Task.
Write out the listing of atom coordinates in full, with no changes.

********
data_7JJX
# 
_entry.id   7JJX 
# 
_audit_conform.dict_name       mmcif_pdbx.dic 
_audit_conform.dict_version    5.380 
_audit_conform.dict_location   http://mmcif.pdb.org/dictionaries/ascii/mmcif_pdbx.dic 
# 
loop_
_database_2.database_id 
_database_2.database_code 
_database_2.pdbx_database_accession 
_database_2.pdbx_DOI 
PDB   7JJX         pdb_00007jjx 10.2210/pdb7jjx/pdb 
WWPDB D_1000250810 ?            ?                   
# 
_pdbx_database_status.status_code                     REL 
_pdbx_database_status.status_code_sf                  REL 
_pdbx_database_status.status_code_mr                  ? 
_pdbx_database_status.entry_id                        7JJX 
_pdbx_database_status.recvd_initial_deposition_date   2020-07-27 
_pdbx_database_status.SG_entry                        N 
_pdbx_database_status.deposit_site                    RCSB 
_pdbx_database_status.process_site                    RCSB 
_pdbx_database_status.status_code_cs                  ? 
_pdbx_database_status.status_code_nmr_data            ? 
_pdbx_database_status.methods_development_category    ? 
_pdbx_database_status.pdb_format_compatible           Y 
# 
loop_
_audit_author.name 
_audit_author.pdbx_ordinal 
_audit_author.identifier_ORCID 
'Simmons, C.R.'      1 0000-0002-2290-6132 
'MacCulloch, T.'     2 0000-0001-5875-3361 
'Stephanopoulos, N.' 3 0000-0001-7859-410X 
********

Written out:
data_7JJX
# 
_entry.id   7JJX 
# 
_audit_conform.dict_name       mmcif_pdbx.dic 
_audit_conform.dict_version    5.380 
_audit_conform.dict_location   http://mmcif.pdb.org/dictionaries/ascii/mmcif_pdbx.dic 
# 
loop_
_database_2.database_id 
_database_2.database_code 
_database_2.pdbx_database_accession 
_database_2.pdbx_DOI 
PDB   7JJX         pdb_00007jjx 10.2210/pdb7jjx/pdb 
WWPDB D_1000250810 ?            ?                   
# 
_pdbx_database_status.status_code                     REL 
_pdbx_database_status.status_code_sf                  REL 
_pdbx_database_status.status_code_mr                  ? 
_pdbx_database_status.entry_id                        7JJX 
_pdbx_database_status.recvd_initial_deposition_date   2020-07-27 
_pdbx_database_status.SG_entry                        N 
_pdbx_database_status.deposit_site                    RCSB 
_pdbx_database_status.process_site                    RCSB 
_pdbx_database_status.status_code_cs                  ? 
_pdbx_database_status.status_code_nmr_data            ? 
_pdbx_database_status.methods_development_category    ? 
_pdbx_database_status.pdb_format_compatible           Y 
# 
loop_
_audit_author.name 
_audit_author.pdbx_ordinal 
_audit_author.identifier_ORCID 
'Simmons, C.R.'      1 0000-0002-2290-6132 
'MacCulloch, T.'     2 0000-0001-5875-3361 
'Stephanopoulos, N.' 3 0000-0001-7859-410X 